No Better than My Fathers
But he himself went a day's journey into the wilderness, and came and sat down under a broom tree. And he prayed that he might die, and said, "It is enough! Now, Lord, take my life, for I am no better than my fathers!"
I have often read the account of Elijah running from Jezebel with great interest. But today I read his statement of despair differently than I have in times past.
Elijah has been "used" by God. I mean "used" by God in a remarkable way. He walks into the court of King Ahab and declares that his presence marks the beginning of a drought, walks out, and the skies are brass for three years. He comes back knowing that Ahab has been desperately searching for him for the last few years. But he's fearless when he finally faces the king again. God's using Elijah!
There's the woman who is about to bake her last supper for her and her son. Elijah tells her to make him a meal first, and then she'll have flour and oil that won't run out. And things happen just as God had told him to tell her. God's using Elijah! The woman's son dies. Elijah prays the boy back to life! God's using Elijah!
Then, there's the showdown on Mount Carmel. Elijah's not just a prophet. He's got a bit of a showman in him. And we see as he challenges the sum of 950 false prophets in Jezebel's employ. He calls the crowd around after the false prophets fail the test. And with a sentence prayer calls down fire from heaven. God's using Elijah!
But Ahab goes home and tells Jezebel what happened. Jezebel sends the message to Elijah that he's got 24 hours before he's like the 950 prophets he just had killed. And Elijah high tails it out of town with his servant. Then leaves his servant and keeps going another day's journey into the wilderness until he falls exhausted beneath a broom tree.
And for the first time I started noticing that Elijah went from running in flight from Jezebel to finally falling in exhaustion and depression beneath a broom tree. And it made me think that Elijah's been thinking in all that journey about the fact that he left in fear. It's almost like he's beat himself up about leaving the way he did.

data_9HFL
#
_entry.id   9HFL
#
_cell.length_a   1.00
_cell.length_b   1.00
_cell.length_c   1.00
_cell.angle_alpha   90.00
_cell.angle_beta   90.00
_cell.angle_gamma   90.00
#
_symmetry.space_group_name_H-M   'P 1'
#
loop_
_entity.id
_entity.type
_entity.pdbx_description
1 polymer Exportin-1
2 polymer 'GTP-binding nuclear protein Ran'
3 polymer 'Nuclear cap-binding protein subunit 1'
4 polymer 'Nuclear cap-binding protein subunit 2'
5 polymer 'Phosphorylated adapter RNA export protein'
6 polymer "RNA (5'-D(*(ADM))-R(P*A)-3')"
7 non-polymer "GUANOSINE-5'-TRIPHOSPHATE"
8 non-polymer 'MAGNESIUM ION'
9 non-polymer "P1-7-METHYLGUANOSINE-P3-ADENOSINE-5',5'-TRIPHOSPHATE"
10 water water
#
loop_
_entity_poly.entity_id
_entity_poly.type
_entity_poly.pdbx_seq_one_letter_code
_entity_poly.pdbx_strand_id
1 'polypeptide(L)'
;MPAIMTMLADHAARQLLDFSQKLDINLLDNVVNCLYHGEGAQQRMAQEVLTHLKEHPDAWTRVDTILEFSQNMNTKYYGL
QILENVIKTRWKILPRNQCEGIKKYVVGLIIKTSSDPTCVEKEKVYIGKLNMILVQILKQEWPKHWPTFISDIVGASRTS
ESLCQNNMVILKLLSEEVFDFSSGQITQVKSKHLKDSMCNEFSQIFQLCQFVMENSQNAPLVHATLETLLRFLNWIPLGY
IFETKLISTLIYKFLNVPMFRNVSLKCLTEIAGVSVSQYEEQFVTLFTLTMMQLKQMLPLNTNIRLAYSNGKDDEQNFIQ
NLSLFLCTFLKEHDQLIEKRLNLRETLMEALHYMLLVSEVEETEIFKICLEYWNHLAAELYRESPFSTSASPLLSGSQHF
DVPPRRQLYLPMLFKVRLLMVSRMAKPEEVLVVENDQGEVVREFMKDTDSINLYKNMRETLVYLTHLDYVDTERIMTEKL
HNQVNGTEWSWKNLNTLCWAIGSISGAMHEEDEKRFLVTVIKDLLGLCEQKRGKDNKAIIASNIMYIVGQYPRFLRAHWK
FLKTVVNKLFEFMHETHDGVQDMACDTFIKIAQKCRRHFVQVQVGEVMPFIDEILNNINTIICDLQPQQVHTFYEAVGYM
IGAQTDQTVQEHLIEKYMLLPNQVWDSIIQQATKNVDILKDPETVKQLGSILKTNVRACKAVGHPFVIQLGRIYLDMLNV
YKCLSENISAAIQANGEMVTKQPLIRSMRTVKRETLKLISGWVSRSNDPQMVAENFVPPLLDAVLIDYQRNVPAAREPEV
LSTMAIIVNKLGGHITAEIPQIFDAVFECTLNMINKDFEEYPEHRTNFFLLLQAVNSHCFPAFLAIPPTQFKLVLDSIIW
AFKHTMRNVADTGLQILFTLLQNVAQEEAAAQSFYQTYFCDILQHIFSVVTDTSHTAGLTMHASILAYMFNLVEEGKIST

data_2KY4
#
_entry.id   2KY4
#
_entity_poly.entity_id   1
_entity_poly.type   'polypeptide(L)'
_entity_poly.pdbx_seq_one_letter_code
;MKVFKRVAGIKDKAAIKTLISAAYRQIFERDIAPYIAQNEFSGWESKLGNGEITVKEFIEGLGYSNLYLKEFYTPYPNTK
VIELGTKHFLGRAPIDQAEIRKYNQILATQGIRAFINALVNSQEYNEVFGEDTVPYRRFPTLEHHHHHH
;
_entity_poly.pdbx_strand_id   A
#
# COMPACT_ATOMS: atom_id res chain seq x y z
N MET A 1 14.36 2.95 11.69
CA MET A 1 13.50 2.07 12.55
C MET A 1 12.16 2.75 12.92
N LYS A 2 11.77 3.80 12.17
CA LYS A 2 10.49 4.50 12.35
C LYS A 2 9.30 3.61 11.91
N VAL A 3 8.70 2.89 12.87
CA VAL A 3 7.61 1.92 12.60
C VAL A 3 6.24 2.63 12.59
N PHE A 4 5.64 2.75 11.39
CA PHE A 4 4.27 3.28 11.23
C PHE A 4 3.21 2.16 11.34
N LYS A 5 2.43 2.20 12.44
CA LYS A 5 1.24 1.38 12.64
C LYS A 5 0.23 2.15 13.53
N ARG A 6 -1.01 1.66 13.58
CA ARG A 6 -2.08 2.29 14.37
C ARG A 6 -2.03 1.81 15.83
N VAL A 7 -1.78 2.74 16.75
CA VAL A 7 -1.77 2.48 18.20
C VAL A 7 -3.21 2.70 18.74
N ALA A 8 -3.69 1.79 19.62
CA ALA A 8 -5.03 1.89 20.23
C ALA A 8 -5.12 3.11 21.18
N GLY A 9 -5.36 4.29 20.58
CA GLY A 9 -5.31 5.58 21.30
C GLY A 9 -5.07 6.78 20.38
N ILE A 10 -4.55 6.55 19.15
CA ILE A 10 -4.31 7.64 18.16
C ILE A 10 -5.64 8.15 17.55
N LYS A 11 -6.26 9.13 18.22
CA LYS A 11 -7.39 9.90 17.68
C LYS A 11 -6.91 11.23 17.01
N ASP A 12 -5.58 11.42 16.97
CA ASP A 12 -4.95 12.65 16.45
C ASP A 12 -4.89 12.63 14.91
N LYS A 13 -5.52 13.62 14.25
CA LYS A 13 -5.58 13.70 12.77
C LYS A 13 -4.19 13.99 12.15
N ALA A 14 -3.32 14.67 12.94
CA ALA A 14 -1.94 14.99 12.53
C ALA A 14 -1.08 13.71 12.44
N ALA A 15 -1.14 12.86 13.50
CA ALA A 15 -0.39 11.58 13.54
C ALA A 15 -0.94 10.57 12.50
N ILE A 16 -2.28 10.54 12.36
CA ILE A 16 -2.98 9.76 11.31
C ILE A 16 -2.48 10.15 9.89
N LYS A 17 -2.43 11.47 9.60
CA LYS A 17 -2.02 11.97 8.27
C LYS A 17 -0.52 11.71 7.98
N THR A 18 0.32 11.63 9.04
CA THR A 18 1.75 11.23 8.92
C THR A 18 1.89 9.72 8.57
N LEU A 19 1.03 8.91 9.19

He says, let me die, for I am no better than my fathers!
Maybe I'm projecting too much onto the text, but I just wonder if Elijah didn't kick himself for having lost faith so easily. Maybe Elijah was beating himself up for so quickly forgetting that God had indeed used him mightily.
I don't know about Elijah, but I know about me. And there are times when I wonder, where did my faith go so quickly? After the sermon you preach where the Lord's words in your mouth bring people to the point of surrender. After the anointing service where doctors had declared that life was surely at an end for the patient, but the person revives and returns to church. After the hemorrhaging marriage and its public displays of hostility are saved as a result of your attention and counseling. After all that. And then the "legs" of your faith get knocked out from under you for simple tests. Simple stuff. Stuff that people who don't get "used" by God are able to pass with one eye closed and one hand tied behind their back.
It'll bring you to the place of abject depression and a capitulation that, I'm really no better than my fathers. I may get dressed in sacerdotal garments. I may have the theological degree. I may be regarded by many as a "man of God," but when it comes down to it, I'm the same guy who walked the streets of the City of Baltimore two generations ago.
Elijah got down. And I'm just saying that there are times when I think I can feel the feelings he felt.
Yeah, if you read further, we find notes of grace in the story. The Lord provides for us when we've given up all hope (Elijah awakens to baked cakes and a jar of water IN THE WILDERNESS.) The word of God comes to us when we are unable to find our way ("...and behold, the word of the Lord came to him" - 1 Kings 19:9). To him that has no might the Lord increases strength (1 Kings 19:8).
That's all the stuff for the sermon. But this blog entry is just to admit, confess, concede, to own the truth that people who are used by God don't always go from strength to strength. Sometimes they take unexpected dives at times when it seems they shouldn't.